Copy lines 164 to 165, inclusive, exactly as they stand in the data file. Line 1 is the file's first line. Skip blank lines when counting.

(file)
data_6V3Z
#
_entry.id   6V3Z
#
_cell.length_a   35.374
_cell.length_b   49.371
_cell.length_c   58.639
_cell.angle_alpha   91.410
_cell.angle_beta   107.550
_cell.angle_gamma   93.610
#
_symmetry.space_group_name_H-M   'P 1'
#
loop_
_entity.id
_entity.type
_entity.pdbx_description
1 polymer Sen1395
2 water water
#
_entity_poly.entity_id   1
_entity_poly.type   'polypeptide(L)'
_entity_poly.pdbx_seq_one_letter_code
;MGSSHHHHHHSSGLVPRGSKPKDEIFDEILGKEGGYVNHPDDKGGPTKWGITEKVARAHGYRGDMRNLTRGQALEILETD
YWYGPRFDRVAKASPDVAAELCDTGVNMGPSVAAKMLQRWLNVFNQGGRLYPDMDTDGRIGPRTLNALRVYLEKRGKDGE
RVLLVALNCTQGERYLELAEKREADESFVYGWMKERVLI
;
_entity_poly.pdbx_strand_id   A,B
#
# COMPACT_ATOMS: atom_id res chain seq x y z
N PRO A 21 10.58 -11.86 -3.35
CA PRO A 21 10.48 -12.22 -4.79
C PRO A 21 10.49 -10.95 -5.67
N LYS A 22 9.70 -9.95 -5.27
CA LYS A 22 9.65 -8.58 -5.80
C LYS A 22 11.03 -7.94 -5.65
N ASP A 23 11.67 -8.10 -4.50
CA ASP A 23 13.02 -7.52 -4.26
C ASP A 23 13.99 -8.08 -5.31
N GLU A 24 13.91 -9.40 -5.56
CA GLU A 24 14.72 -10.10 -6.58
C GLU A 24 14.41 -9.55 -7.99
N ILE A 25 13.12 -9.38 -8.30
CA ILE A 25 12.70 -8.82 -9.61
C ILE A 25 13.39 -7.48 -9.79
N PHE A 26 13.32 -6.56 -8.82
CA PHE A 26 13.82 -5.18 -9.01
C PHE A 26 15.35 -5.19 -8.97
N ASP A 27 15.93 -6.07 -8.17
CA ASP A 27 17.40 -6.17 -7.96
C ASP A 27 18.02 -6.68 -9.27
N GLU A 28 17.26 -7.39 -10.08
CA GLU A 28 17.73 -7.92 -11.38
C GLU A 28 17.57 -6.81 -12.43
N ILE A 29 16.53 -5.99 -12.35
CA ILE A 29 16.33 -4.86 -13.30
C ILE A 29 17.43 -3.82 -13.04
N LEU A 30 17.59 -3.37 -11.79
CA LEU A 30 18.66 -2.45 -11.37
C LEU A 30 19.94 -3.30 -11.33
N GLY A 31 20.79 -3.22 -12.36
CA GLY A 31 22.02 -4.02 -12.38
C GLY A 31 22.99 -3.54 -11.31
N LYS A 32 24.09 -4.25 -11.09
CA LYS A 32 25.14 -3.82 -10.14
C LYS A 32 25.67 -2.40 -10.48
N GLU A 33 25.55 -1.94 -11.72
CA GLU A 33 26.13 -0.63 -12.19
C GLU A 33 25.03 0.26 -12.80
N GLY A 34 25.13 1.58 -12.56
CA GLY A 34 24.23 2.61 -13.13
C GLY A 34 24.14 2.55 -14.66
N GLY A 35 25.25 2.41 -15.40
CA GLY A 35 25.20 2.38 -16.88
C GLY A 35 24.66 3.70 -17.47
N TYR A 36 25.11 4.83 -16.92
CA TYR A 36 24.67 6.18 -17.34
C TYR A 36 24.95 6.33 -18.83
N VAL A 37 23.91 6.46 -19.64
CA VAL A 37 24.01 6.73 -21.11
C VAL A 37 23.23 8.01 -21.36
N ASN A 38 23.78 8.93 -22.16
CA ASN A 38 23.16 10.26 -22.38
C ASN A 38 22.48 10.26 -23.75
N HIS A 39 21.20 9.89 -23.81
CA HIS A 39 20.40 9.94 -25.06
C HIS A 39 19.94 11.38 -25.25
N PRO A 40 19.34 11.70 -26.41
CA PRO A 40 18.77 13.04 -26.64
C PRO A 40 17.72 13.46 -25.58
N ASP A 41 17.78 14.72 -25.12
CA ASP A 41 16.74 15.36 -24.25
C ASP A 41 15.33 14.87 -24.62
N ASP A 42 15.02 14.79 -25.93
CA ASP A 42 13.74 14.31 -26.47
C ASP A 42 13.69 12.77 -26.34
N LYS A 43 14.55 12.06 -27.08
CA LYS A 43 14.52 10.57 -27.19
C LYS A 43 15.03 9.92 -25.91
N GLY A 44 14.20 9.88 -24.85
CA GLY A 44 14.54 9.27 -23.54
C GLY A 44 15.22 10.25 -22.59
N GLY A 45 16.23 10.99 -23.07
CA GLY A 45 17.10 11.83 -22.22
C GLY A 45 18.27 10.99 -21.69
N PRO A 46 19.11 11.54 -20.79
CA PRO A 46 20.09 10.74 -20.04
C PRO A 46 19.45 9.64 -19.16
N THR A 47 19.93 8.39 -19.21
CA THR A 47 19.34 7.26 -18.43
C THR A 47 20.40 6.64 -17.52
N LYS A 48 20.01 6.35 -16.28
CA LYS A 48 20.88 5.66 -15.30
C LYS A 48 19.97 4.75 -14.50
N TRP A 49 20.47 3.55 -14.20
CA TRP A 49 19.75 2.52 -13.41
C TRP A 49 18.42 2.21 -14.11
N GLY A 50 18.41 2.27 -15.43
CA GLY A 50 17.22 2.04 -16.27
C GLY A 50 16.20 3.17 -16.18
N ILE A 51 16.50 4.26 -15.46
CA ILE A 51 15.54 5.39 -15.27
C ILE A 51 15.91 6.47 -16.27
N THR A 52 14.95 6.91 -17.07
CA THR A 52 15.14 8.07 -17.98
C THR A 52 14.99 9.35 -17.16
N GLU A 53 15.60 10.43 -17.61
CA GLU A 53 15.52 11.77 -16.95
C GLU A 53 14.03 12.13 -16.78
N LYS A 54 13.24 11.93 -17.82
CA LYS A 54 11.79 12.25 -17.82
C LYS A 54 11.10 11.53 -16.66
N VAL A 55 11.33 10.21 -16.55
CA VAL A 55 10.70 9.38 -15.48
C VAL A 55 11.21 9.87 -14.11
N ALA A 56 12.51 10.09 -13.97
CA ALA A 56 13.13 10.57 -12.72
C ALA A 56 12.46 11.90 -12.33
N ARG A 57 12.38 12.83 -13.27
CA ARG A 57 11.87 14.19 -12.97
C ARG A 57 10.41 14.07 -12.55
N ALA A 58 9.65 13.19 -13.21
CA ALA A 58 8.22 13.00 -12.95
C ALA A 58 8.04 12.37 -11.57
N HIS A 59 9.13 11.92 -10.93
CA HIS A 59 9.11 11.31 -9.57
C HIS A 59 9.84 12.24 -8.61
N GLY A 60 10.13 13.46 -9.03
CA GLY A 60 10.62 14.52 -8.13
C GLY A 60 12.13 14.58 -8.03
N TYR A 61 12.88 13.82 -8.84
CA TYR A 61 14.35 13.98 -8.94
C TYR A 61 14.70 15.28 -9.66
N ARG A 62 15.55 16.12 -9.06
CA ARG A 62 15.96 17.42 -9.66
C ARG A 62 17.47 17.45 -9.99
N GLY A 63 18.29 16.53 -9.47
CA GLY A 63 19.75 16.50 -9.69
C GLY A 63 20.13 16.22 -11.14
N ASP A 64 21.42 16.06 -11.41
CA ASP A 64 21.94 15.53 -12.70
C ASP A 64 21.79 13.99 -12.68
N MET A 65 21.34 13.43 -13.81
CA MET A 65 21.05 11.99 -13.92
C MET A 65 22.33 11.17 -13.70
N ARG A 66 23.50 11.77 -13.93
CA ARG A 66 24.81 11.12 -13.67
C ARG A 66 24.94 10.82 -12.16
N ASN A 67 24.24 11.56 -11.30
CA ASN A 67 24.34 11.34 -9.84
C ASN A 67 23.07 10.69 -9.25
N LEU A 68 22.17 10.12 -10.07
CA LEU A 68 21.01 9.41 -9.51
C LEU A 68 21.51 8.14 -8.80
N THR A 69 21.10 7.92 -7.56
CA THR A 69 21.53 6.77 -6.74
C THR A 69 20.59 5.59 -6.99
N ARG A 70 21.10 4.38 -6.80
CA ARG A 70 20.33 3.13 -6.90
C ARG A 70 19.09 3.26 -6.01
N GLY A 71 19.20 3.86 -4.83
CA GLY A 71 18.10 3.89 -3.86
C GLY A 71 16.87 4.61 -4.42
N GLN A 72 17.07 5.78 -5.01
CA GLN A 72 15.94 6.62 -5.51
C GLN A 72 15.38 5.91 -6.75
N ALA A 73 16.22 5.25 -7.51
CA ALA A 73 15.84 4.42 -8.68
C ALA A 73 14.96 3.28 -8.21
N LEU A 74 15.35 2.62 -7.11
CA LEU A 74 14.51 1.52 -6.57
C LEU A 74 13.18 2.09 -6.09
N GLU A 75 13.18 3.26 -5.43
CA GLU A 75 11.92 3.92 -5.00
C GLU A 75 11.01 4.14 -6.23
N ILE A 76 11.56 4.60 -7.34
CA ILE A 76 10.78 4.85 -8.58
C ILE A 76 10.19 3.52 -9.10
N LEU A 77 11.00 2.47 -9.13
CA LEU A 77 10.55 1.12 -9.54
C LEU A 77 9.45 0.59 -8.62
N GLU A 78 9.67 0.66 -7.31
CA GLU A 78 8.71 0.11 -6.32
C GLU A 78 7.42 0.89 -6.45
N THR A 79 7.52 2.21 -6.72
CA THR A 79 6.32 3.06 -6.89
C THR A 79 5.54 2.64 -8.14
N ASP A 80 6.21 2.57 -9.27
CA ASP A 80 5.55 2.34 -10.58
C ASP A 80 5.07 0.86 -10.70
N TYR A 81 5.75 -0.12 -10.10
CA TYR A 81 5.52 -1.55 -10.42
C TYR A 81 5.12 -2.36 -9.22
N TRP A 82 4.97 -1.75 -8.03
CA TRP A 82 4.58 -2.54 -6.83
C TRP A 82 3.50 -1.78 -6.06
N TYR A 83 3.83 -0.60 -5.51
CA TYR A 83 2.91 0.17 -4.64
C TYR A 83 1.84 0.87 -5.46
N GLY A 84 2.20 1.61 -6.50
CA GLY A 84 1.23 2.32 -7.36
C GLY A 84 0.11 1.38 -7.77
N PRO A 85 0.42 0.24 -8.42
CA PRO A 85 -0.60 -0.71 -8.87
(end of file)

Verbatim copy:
CA MET A 65 21.05 11.99 -13.92
C MET A 65 22.33 11.17 -13.70